That anxiety. The back sweat. The awkward silences.
I hate the first day... and this year, I get to do it twice - with half a class each time. What a treat. (eye roll)
Despite how much I hate the first day of school, I have a first day of school tradition. I send an update to my family and friends about how I am feeling as I go into this new year. I'd like to share that here...
Years ago. I got the words "Believe" and "Inspire" tattooed on my arm. Some days, it's there to get me through the tough moments. Others it reminds me how lucky I am to be entrusted with this work.
Never have I needed to believe as I do now...
We're going back to school tomorrow.
(Not pretend school where we get long lunches, jeans and gym shorts, and time to chat).
And for every teacher eager to get back in the room, there is another constantly playing through the worst cast scenarios.
And for each happy reunion, there is the unspoken fear of when the first positives will hit. COVID is an unavoidable fog.
That said, over the last two weeks, I've seen the light stream through...
Teams dissecting their plans and swallowing their pride to make sure they choose best over familiar.
Colleagues - some that never talk - encouraging one another as they pass in the hall (...maybe because masks make the typical smile and nod irrelevant ).
A room full of anxious educators laughing off the irony of seeking out symmetry in a world of chaotic (and seemingly, relentless) asymmetry.
People stepping up to challenges they never could have anticipated - and just figuring. it. out.
If such powerful growth comes from the return of teachers, I can only imagine what inspiration the students will bring with them tomorrow.
We're worried. We're lacking confidence. We're afraid...
But if we believe in this opportunity, this community, and the hope of this moment, we can't fail. And we won't.
As my colleagues and I navigate a hybrid schedule, COVID protocols, and distance learning, most are feeling... stressed. Being one of the more senior teachers in my building... (Yes. Seven years is more than most have been in my building...)...I am pained to see this - particularly with young teachers.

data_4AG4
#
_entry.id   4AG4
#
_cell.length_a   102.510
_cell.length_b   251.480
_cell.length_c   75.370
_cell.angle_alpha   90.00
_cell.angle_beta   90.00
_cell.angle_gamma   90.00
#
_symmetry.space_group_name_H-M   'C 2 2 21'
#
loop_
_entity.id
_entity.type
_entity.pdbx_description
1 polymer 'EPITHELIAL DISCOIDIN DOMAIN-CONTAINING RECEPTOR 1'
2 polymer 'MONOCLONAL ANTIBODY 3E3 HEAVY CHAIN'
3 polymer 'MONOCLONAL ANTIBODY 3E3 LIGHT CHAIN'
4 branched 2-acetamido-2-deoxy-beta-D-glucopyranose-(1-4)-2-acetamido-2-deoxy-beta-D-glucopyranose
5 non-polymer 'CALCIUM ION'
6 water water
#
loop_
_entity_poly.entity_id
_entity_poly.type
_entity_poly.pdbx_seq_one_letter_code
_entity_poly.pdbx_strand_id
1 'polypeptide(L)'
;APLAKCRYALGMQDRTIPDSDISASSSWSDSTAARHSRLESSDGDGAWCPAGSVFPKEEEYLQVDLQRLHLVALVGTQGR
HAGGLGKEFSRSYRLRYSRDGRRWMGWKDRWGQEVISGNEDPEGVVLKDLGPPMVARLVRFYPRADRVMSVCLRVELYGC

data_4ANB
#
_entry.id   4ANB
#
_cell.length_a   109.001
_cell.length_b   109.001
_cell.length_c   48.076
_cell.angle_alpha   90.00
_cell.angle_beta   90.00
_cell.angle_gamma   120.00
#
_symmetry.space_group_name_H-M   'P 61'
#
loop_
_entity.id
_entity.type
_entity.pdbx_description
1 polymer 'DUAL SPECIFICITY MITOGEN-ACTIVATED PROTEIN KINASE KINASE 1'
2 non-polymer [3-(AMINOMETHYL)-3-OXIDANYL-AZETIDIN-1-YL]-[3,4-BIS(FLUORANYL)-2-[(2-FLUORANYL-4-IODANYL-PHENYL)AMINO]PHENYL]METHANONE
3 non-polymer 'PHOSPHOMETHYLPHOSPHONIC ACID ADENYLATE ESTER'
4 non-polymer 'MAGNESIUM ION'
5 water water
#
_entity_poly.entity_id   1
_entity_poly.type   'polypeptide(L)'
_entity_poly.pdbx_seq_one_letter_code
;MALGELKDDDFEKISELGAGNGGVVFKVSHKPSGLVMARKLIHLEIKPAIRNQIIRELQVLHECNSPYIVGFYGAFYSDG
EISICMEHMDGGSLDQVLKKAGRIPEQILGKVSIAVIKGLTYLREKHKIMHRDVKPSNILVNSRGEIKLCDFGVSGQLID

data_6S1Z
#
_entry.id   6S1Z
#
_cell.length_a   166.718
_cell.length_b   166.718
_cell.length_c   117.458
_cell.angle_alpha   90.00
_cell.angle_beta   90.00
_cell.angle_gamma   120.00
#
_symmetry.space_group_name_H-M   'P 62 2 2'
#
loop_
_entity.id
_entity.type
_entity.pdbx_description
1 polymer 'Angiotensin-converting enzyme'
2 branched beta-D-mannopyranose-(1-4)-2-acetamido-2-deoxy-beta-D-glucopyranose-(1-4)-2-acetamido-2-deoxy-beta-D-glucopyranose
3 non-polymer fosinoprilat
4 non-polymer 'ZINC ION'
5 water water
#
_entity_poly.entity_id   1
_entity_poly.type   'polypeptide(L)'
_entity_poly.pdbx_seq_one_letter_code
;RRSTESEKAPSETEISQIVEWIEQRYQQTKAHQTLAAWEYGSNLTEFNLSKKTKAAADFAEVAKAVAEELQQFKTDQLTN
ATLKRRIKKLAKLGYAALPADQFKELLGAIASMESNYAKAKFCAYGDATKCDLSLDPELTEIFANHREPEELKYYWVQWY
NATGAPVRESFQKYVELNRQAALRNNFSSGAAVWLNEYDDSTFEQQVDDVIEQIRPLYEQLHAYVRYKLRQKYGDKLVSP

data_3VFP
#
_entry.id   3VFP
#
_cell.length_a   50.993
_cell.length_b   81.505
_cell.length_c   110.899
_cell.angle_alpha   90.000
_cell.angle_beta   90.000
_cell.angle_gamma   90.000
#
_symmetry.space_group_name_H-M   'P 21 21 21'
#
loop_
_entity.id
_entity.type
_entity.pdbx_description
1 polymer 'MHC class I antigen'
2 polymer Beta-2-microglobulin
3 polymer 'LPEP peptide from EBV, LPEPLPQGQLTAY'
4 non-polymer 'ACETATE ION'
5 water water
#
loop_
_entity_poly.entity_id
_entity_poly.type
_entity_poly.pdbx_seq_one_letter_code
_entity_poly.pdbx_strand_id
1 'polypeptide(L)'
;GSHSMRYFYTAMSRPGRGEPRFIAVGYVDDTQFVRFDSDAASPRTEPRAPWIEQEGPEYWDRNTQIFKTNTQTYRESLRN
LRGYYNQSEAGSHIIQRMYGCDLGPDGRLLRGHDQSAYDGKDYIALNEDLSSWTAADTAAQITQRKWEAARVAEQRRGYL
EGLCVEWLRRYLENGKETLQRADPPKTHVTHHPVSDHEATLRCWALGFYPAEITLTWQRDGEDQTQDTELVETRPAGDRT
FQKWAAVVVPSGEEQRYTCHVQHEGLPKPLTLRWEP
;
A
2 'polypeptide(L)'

Last week, I hosted a session on flipping an English class, using what I learned last year when we moved to a more personalized, flexible format. (Who would have thought one of my crazy schemes would pay off so well??) I am still no expert - and therefore, am approaching the year with my own anxieties - but I am glad that I can offer some advice in a flipped/flexible format.
I wanted to share that same advice here to help those of you forced into a similar situation.
- Flipped: All instruction is available on our Schoology site. I've created videos (on videos on videos...) of content to launch different skills. The kids are responsible to engage with the content and then complete some sort of assessment.
- Flexible: Class is open format, meaning that I rarely host whole-class lessons. Instead, I am usually conferencing, conducting small groups, etc. This flexible format changes as I see needs in the students' work. Additionally, students pace their own work to meet a set unit deadline.
Issue #1: Motivation and Management
When I met with my department to talk about this format, one of the first questions to come up was how do you manage this format with restless underclassmen (or really, traditional students in general).
My best solution is to a) build a community of mutual respect and b) proximity. Last year, we had students compose their own syllabus - including a section on what flex time should look like. When the room got too loud or off-task, I would stand up and remind them of the needs of the rest of the group. (Something like: "Hey all. I want to remind you of the others in the room. You know that some of them need quiet.")
Other than focusing on that class culture, proximity goes a long way. I removed my desk from my room last December. That forced me to find a place to sit with the kids which, in turn, put me around those students that usually needed more monitoring - either for help or redirection.
Issue #2: Time Management and Self-Pacing
As anyone knows, give students an inch and many of them are going to take a mile. This is absolutely the case with flexible pacing. While some worked to get things done right away - others were daily battles and reminders to get work done.